The Complete Works of Tacitus: The Annals, Histories, Germania, Agricola, and Dialogue Concerning Oratory (Illustrated with TOC and Original Commentary)by Tacitus
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Most likely born in the south of modern France on the Mediterranean, Tacitus is one of the most famous Roman historians. Tacitus is best known for The Annals and Histories, covering the history of Ancient Rome in very minute detail, and he also wrote Germania, a fascinating description of the Germanic people as seen from the Roman point of view circa 100 A.D.
The Annals is a history of the reigns of the four Roman Emperors succeeding Caesar Augustus. The surviving parts of the Annals extensively cover most of the reigns of Tiberius and Nero. The Annals is also important to Christians as it confirms some of what is recorded in the Canonical gospels, although such confirmation has been challenged on the basis of its historicity in modern times.
Histories, written around 100–110, covers the Year of Four Emperors following the downfall of Nero, the rise of Vespasian, and the rule of the Flavian Dynasty (69–96) up to the death of Domitian. The fifth book contains—as a prelude to the account of Titus's suppression of the Great Jewish Revolt—a short ethnographic survey of the ancient Jews and along with the works of Josephus is one of the few Roman accounts of Roman attitudes toward the Jews.
Germania begins with a description of the lands, laws, and customs of the Germanic people (Chapters 1–27); it then segues into descriptions of individual tribes, beginning with those dwelling closest to Roman lands and ending on the uttermost shores of the Baltic, among the amber-gathering Aesti, the primitive and savage Fenni, and the unknown tribes beyond them.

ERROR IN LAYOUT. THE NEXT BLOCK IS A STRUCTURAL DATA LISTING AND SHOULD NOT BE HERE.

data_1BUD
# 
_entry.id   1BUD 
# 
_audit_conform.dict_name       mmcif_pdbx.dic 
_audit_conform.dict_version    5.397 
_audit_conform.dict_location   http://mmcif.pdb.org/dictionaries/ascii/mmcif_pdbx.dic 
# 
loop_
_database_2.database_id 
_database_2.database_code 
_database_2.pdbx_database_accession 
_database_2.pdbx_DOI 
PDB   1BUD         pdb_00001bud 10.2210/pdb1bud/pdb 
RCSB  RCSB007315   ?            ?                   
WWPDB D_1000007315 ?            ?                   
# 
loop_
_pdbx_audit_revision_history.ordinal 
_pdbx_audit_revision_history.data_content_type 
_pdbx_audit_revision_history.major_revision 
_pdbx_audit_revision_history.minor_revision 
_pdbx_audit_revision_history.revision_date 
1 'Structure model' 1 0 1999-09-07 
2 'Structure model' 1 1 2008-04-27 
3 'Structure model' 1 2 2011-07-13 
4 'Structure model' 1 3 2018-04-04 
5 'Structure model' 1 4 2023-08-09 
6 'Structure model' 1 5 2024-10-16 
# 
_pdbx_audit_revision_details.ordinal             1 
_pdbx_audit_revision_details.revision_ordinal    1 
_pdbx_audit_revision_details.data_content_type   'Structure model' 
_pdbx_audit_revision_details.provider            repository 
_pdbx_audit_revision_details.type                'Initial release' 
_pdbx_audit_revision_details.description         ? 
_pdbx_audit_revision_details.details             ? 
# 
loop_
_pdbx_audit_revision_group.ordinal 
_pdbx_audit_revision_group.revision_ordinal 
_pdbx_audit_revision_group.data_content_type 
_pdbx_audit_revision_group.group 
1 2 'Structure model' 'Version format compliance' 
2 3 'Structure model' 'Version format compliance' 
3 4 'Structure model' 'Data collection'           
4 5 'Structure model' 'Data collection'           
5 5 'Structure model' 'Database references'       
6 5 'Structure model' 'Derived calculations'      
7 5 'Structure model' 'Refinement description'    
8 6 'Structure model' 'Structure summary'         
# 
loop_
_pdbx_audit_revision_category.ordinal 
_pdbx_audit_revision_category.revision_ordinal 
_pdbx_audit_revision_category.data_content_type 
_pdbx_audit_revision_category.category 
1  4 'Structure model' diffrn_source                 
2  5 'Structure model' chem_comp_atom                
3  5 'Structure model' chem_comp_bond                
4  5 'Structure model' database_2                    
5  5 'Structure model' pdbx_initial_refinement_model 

Agricola (Latin: De vita et moribus Iulii Agricolae, lit. On the life and character of Julius Agricola) recounts the life of Tacitus’ father-in-law Gnaeus Julius Agricola, an eminent Roman general. It also covers the geography and ethnography of ancient Britain. As in the Germania, Tacitus favorably contrasts the liberty of the native Britons to the corruption and tyranny of the Empire; and the book also contains eloquent and vicious polemics against the rapacity and greed of Rome.
The Dialogue follows the tradition of Cicero's speeches on philosophical and rhetorical arguments. The beginning of the work is a speech in defence of eloquence and poetry. It then deals with the decadence of oratory, for which the cause is said to be the decline of the education, both in the family and in the school, of the future orator.
This edition of The Complete Works of Tacitus is specially formatted with a Table of Contents, an original introduction, and dozens of images of Tacitus and the people and places he covered.
- Charles River Editors
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